Lessons your child can learn from banking at a young age
Many of the financial decisions you’re making today are a result of what you were taught, or what you observed from your parents, growing up. So, it’s super important to teach your children good financial habits from an early age.
Your child can learn about money and its value from as little as four years old. You may not be intentionally teaching them about money, but from your actions, they get to learn about finances. This is because kids learn through observation and repetition — they do what we do, more than what we say. So the more regularly you talk about money and demonstrate the role it plays, the quicker they can start to make better choices.
Learning how to save money isn’t much different. Instead of telling bana (children) that saving is important, give them a hands-on experience. Why not open a bank account that you can use to save, send his/her allowance, monitor their spending habits, teach them about interest rates, etc. Here are some lessons your child can earn from African Bank’s MyWORLD account:
- How to save
Many adults today have little or no emergency fund savings. Although this may be due to a lack of finances, it also exposes the lack of savings lessons they received when they were young. Saving works off the power of habit. A MyWORLD bank account boasts a Power Pocket and Savings Pocket feature which can be used to teach your child about money.
A Power Pocket is a separate account linked to your Primary MyWORLD bank account. Each Power Pocket comes with its own account number, debit card and PIN, and earns 5.5% (NACM)** interest per annum on positive balances. The Primary Account Holder (parents) can add a Pocket User (child) to this account to conduct day-to-day transactions like paying for their toys, takeaways and making in-store purchases, using a personalised, embossed debit card. (Read more on Pockets)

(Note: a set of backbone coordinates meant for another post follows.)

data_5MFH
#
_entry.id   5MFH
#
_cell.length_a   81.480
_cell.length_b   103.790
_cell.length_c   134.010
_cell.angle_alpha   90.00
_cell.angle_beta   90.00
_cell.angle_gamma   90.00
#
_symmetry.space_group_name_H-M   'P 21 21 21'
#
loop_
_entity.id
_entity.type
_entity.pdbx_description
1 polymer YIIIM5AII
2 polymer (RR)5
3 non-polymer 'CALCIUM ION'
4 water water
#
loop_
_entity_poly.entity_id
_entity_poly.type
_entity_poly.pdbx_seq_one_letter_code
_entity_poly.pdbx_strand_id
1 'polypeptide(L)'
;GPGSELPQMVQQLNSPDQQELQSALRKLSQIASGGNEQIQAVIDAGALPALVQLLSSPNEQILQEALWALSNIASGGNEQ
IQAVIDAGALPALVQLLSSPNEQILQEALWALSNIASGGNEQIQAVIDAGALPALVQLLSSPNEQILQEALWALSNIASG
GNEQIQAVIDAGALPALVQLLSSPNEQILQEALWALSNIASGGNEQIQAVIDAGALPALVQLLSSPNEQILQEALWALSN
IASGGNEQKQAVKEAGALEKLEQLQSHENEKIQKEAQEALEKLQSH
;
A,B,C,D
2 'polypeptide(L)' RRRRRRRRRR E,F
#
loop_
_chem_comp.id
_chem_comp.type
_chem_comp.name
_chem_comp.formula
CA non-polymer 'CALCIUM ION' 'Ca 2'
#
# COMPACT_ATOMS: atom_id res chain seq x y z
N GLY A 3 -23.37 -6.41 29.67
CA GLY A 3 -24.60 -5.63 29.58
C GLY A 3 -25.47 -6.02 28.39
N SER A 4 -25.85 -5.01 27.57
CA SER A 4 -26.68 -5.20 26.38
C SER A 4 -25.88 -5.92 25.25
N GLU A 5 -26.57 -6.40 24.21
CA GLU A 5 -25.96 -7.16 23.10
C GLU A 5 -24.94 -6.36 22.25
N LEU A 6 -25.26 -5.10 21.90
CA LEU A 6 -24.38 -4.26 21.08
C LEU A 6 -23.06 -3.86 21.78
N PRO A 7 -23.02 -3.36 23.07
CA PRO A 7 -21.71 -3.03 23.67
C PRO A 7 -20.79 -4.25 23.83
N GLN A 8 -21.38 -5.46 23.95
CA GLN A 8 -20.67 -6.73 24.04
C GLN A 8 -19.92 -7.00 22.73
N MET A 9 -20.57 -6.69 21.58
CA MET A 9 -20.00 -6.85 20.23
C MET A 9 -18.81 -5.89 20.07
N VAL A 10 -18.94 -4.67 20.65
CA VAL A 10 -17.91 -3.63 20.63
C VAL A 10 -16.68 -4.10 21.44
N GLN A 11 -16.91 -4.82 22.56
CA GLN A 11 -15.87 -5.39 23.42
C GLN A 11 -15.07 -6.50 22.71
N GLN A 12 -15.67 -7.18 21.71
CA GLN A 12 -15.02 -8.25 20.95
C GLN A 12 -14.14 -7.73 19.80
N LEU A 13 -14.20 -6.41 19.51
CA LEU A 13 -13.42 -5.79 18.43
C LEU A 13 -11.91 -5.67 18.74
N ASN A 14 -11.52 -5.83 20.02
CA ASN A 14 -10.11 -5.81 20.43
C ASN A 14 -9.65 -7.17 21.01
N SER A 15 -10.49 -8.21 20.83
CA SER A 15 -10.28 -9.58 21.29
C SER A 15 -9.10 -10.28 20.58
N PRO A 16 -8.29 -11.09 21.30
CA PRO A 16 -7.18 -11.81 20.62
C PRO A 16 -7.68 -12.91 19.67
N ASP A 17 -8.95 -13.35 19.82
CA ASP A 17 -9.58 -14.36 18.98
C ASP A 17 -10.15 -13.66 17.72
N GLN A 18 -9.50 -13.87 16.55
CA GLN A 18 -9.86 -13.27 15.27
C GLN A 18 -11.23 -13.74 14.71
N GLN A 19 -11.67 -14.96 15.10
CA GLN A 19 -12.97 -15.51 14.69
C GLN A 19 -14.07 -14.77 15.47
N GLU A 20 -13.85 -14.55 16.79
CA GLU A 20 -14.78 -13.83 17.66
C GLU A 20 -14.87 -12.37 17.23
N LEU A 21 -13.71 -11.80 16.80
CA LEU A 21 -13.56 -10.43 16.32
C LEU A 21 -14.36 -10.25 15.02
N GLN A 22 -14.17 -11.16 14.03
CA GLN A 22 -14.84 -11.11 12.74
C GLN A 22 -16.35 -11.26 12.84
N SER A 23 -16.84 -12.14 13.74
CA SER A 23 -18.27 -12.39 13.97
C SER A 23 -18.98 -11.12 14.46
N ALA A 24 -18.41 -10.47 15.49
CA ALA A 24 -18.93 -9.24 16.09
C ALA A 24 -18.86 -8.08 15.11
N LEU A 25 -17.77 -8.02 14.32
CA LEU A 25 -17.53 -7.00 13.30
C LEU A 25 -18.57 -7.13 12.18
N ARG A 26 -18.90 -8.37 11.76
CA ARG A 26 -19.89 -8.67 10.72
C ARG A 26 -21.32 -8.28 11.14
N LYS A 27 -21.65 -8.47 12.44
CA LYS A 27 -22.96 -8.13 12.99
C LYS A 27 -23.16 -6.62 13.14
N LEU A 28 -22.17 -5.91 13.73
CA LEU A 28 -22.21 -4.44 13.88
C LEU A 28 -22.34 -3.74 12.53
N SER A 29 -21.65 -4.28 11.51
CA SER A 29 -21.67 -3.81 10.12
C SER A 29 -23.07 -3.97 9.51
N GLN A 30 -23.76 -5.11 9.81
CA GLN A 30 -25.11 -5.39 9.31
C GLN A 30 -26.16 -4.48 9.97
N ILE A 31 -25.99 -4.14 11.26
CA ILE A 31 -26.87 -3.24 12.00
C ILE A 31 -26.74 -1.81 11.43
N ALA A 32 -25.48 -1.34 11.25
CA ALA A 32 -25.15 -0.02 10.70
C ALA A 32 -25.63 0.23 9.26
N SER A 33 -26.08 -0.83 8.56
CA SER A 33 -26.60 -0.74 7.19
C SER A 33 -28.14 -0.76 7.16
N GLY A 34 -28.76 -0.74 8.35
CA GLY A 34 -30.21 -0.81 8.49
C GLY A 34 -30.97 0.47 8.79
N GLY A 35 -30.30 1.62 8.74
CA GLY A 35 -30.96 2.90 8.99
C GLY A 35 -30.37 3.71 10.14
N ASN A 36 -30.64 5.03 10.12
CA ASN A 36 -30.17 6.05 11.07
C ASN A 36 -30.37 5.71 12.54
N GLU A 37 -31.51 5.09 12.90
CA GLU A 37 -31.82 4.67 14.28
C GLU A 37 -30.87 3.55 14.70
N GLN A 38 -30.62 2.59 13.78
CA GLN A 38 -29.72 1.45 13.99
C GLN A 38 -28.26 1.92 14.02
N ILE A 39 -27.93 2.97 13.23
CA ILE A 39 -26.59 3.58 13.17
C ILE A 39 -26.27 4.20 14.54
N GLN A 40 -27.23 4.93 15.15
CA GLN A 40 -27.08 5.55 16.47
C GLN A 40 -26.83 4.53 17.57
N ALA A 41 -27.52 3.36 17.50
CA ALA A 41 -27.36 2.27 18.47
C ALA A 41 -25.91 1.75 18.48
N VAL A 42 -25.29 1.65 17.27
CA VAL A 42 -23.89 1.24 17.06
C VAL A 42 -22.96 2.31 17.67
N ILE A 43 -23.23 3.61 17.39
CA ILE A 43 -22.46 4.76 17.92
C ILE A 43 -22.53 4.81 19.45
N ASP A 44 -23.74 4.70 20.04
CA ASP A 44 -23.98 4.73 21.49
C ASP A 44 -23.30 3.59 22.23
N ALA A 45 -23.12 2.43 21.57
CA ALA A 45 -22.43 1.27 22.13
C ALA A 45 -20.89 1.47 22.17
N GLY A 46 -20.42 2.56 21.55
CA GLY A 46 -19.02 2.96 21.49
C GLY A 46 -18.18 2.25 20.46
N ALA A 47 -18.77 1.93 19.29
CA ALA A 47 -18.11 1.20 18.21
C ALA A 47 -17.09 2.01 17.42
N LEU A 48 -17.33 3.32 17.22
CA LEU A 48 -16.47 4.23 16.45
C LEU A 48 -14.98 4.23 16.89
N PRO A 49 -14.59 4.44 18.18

So if you’re going to give your kids monetary gifts or an allowance for tuck shop at school, placing that cash into a Savings Pockett with South Africa’s lowest banking fees is a good move.
- The difference between short- and long-term savings
Some of the best savings accounts in South Africa come with online tools that let customers set multiple savings goals. With MyWORLD, you can set goals with your child and open up to 5 Pockets – you can choose a combination of Power Pockets or Savings Pockets, each named after the goal your child is saving for. Some Pockets can be for short-term savings like Friday night takeaways, while others can be for long-term savings goals like buying big purchases.
- Finances don’t have to be boring
Topics such as investing and saving money aren’t really exciting for kids. That makes it important to keep things light and engaging. Access to online banking is a great way to keep them engaged. If they own a smartphone or they have access to a laptop at home, they can play an active role in their finances via the African Bank App, cellphone banking or internet banking. (Read more on African Bank online banking features)
- The value of money
Many schools have fund raising initiatives where children are required to bake or make something they can sell. You can use their MyWORLD Power Pocket to deposit their earnings from these school sales. Children are more likely to appreciate the value of money when they’ve worked hard to earn it.
- Money management
Knowing where your money is going is one of the biggest steps a child can take when it comes to enhancing money management skills. By teaching kids to track their spending, you’ll help teach them to be mindful of how much they are saving and spending each month. This will make budgeting a breeze in the future.
Although everyone wants their kids to enjoy healthy financial futures, parents often forget to provide children with a good understanding of money. With a MyWORLD bank account, every parent can help to create a solid financial foundation and teach kids good personal finance habits so that they can become money-mindful adults — all while enjoying SA’s lowest banking fees.